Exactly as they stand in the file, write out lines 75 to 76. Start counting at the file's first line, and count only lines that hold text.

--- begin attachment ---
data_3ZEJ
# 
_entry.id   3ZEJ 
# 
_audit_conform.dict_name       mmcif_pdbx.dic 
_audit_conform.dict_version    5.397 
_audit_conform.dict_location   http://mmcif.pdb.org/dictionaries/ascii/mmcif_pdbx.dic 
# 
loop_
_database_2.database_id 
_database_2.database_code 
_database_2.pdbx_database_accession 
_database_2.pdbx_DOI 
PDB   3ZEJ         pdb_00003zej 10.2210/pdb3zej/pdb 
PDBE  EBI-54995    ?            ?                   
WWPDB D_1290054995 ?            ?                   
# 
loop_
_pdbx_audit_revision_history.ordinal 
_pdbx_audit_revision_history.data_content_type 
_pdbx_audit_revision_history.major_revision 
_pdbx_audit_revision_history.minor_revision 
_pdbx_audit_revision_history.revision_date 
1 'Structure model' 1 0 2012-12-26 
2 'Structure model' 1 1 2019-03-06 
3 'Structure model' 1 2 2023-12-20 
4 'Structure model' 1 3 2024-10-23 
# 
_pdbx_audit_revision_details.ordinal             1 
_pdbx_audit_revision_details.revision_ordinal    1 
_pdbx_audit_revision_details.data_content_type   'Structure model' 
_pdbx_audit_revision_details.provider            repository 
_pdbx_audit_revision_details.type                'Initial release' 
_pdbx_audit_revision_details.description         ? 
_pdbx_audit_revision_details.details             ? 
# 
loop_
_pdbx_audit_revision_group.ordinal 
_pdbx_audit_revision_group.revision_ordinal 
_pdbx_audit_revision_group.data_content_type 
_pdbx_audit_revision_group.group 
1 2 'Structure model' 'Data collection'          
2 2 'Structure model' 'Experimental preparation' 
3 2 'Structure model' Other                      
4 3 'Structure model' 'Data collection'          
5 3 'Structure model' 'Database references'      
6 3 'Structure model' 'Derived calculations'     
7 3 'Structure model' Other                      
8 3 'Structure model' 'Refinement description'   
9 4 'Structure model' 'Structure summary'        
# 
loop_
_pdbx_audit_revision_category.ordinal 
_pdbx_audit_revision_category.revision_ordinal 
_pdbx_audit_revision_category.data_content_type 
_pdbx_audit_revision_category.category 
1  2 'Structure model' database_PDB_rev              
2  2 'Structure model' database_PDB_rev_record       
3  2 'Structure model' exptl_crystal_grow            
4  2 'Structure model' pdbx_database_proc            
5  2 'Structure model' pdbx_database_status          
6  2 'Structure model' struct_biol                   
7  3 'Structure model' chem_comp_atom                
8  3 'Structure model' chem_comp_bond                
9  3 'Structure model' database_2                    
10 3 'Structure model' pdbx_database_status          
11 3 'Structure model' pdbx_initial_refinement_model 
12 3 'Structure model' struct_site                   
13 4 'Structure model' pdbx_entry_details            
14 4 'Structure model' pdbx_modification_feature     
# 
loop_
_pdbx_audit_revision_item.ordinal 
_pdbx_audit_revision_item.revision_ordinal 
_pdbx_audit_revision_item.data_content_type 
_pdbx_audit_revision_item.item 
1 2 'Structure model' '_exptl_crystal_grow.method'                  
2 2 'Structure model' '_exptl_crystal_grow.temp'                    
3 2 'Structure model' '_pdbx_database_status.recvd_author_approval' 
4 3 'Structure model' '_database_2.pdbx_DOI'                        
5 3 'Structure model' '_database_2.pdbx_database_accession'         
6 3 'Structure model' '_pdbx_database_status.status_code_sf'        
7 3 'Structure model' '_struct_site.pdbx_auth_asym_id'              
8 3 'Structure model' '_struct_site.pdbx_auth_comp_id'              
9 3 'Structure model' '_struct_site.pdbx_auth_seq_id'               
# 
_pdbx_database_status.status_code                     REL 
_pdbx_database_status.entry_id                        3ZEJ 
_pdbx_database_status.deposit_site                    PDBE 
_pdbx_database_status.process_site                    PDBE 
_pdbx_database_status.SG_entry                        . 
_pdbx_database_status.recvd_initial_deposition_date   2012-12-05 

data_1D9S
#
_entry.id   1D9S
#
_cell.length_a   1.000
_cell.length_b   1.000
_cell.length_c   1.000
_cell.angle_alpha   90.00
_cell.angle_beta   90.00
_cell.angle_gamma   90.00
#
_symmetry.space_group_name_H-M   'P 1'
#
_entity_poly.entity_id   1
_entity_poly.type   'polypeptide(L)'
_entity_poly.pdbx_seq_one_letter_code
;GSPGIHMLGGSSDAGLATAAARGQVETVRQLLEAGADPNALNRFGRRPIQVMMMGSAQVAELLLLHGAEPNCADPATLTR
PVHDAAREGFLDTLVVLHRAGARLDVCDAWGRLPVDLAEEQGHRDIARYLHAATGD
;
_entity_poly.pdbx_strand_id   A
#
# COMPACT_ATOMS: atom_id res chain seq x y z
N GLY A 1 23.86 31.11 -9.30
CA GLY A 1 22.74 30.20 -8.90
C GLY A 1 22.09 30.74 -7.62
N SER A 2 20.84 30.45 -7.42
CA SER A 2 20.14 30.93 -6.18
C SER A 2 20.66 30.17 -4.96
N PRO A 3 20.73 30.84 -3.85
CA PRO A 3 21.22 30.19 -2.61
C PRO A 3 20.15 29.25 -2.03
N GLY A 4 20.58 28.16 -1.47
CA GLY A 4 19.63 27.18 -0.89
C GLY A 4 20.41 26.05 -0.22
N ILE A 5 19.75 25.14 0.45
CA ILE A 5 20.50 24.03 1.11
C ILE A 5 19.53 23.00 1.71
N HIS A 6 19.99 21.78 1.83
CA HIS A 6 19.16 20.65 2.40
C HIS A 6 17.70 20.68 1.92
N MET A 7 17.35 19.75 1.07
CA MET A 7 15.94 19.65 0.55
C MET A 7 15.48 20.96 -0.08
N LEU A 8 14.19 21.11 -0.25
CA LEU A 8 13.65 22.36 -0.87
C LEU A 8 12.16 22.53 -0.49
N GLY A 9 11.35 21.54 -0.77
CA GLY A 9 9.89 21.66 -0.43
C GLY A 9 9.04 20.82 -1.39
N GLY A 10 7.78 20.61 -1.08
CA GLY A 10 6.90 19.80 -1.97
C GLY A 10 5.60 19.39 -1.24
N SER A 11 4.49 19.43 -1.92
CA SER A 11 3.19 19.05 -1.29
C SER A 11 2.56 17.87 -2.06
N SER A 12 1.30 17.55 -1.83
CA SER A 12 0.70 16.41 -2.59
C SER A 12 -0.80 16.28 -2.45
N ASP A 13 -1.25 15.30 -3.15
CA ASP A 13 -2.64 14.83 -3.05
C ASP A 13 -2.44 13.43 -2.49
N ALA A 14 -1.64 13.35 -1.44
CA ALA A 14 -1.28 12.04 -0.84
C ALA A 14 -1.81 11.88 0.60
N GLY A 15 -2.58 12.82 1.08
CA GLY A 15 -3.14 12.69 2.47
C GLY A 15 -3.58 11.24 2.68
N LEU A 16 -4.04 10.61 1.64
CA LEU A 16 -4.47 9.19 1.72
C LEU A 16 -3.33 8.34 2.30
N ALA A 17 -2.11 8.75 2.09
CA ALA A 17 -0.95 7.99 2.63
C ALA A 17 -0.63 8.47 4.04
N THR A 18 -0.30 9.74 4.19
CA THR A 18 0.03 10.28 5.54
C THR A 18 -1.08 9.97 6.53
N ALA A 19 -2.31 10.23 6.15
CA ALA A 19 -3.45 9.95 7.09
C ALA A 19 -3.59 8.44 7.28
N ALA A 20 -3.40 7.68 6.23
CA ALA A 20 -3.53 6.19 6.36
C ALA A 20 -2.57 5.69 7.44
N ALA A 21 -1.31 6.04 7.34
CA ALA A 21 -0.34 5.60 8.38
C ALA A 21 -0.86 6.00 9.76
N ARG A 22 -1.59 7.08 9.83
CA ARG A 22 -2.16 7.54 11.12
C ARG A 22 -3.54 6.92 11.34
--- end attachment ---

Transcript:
_pdbx_audit_revision_item.data_content_type 
_pdbx_audit_revision_item.item 